RCEM 2012 Safe sedation in the ED and RCEM Ketamine for paediatric procedural sedation guideline. Please read these documents in full or participate in RCEM learning for further information.
This guideline is a brief summary of the RCEM 2012 Safe sedation in the ED and RCEM – Pharmacological Agents for Procedural Sedation and Analgesia in the Emergency Department – March 2019. Please read these documents in full or participate in RCEM learning elearning for further information. Read more
NHS England, Public Health England and the Health Protection Agency have produced several very useful resources for us to use – BUT First.
- Health Protection Agency Teams – HERE
- West Yorkshire
- In hours: 0113 386 0300
- Out of hours: 114 304 9843
- West Yorkshire
ECOSA (Emergency Coordinated Scientific Advice System) – 0300 3033 493
- UK NPIS – 0344 892 0111
- PHE: CBRNe Guide – covers from initial contact to specific threats
- HPA: New Disease New Threats – images and info to aid identification
- PHE: Suspected Novichock in ED – guide to management
- NHS England: Guide to Major Incident and Mass Casualty – covers most MAJAX issues inc. ballistics, explosive, chemical
- Local: Ram-Gene – External Radioactive Contamination
- PHE: Radiation (internal only) – we have Rotem Ram-Gene
REMOVE – REMOVE – REMOVE
At reception ask them to go outside to designated area and staff will be with them shortly. Inform Nurse in Charge!
Use the disrobing card to get the patient to safely remove and bag up clothes. Do your best to maintain privacy. CARD HERE
If we have ample warning or the number of patients will be significant, it may be worth deploying the decontamination tent but remember setting this up is time consuming.
Simple pre-intubation checklist for the whole team to be aware of so we can make intubation in ED as safe as possible.
PDF: Full Version (included tracheostomy displacement algorithm)
So a patient comes to ED after white powder thrown is at them what do you do? Your initial response can help them and everyone in the department!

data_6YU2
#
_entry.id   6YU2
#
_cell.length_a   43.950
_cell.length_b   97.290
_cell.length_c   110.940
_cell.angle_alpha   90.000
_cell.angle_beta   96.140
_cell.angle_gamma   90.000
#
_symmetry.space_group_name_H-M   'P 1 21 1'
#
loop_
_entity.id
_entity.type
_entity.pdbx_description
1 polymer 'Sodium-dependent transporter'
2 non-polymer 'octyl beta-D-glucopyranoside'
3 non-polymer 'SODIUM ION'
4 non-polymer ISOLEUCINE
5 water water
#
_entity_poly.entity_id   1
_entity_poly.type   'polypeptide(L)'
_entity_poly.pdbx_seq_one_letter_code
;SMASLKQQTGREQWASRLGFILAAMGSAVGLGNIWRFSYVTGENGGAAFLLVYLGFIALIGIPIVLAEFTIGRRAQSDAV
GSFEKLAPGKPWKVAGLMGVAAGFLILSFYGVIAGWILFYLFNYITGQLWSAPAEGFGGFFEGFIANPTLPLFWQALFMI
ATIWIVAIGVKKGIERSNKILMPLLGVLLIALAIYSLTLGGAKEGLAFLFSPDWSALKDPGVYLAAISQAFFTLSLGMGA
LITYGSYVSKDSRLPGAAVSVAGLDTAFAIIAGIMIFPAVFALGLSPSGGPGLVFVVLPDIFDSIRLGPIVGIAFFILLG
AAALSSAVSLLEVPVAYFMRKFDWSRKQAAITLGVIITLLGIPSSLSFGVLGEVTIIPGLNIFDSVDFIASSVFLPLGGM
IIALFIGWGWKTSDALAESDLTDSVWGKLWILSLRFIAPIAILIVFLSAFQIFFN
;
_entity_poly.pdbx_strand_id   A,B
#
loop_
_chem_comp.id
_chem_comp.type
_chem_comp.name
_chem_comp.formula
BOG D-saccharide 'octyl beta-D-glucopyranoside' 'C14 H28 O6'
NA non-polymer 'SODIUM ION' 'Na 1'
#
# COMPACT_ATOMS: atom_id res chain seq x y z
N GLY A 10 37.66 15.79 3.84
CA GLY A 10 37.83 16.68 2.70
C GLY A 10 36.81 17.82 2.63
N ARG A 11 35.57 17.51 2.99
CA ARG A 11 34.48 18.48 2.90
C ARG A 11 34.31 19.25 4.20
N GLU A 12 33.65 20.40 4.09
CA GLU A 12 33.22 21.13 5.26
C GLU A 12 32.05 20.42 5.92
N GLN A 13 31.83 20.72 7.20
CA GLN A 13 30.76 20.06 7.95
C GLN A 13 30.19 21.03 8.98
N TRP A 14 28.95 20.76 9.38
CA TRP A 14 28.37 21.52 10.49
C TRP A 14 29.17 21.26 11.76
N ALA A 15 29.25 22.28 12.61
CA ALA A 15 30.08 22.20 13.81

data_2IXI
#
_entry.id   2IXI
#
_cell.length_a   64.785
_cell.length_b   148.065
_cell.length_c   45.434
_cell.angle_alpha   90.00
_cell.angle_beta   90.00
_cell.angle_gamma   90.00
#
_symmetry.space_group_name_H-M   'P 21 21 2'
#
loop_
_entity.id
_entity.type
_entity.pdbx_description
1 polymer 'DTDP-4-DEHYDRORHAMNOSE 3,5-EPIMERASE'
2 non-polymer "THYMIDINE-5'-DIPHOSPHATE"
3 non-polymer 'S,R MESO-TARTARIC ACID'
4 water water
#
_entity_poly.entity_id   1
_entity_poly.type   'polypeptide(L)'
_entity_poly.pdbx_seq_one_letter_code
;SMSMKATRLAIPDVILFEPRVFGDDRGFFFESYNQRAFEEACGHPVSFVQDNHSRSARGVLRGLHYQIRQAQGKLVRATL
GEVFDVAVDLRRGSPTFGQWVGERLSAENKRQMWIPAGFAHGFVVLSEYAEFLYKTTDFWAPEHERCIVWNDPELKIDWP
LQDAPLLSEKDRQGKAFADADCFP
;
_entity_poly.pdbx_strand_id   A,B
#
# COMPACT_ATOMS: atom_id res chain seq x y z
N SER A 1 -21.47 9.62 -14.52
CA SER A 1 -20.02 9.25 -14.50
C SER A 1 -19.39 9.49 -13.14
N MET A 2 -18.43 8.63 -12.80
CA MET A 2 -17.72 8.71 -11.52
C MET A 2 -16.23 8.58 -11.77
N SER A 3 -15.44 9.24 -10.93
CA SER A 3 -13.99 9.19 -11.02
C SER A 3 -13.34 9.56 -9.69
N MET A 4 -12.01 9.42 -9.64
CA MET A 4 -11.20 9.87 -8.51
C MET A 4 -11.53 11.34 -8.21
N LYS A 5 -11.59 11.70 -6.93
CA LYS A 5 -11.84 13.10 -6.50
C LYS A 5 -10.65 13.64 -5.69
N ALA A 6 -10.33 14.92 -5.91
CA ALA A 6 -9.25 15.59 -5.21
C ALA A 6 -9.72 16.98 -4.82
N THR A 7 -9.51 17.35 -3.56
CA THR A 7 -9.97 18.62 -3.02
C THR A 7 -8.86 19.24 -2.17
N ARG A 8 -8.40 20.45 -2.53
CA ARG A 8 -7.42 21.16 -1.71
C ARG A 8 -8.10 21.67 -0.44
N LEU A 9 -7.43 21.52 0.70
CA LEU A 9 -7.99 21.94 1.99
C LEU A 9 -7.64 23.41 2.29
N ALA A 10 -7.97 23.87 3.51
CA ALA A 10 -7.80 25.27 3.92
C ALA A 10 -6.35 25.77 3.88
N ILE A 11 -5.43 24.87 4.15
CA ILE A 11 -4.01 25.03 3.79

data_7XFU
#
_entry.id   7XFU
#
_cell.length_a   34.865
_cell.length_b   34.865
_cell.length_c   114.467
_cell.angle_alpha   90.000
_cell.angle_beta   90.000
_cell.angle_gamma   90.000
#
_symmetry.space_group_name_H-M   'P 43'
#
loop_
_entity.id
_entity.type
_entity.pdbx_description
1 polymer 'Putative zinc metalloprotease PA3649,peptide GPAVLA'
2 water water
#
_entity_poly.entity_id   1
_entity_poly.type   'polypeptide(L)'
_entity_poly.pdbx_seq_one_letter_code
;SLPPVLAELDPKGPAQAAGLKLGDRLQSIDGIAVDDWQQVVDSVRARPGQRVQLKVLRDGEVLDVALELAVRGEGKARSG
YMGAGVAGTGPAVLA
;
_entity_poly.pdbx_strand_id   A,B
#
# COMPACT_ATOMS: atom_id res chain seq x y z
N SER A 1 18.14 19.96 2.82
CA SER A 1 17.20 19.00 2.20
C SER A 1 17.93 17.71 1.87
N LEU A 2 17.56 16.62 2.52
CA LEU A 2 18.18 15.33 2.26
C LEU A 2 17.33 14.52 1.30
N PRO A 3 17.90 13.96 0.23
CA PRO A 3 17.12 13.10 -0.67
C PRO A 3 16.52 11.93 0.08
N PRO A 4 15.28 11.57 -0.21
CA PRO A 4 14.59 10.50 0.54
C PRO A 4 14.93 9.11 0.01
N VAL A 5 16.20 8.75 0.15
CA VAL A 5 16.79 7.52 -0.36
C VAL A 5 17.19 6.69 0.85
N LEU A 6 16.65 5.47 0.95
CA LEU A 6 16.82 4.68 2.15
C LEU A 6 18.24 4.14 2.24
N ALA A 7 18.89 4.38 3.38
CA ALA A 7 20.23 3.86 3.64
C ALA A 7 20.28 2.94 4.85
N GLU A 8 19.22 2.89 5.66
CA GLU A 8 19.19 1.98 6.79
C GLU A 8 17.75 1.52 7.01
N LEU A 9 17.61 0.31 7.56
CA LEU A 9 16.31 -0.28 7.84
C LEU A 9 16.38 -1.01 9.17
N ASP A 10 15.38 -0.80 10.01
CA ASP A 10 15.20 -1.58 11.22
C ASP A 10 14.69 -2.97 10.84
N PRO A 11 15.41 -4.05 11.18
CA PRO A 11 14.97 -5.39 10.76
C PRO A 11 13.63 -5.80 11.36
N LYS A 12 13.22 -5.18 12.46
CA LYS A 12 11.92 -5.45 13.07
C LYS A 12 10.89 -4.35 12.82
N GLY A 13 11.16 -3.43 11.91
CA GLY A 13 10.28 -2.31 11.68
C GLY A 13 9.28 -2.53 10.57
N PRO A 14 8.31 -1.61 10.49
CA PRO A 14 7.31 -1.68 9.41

- Ask them to leave the department
- Going to garage was useful
- Inform Nurse in Charge and Consultant
- Dynamic risk assessment
- Performed by nursing/medical staff while outside
- Non-caustic chemicals: Dry decontamination
- Caustic, Biological, Radiological: Wet decontamination
- Retain clothing and wipes, double bagged as evidence/disposal
- Return to ED
If you haven’t seen the Initial Operational Response (IOR) training video please watch it.
The patient can then be thoroughly assesses, to identify the substance involved (this may involve witnesses, police info and symptomatology), and treated appropriately.
Police should be informed of the incident for several reasons: 1. Public safety, 2. To collect the evidence and possible find out what it was for you. (if this is not a criminal act Public health England can advise on return/disposal of personal effects)
Inform Manager On-Call of incident as it may disrupt the functioning of ED and can provide support.
Patient symptom-free and substance unknown
In our recent case Public Health England advised
- 4-6hr observation
- Discharge with advice:
- “if developing symptoms to return to the ED via ambulance but the patient must be aware that they must inform 999 of the original exposure.”
- Public Health England (PHE) Advice – Lines
- PDF: PHE – Organophosphate – Inc. signs/symps and management of organophosphate poisoning & chain of evidence form
- Action Card – mobile patients
- NHS England (HAZMAT/CBRN) – inc. national stocks
- Home Offices (2015)
- Disrobing – pg 20
- DRY decontamination – pg 21
- WET decontamination – pg 22
- Do the Basics – don’t forget ABCD
- Inform Transfusion and get someone to run a G&S sample down
- FFP can take up to 45min and platelets come from Leeds
- If you no longer need the MTP – inform transfusion and return products ASAP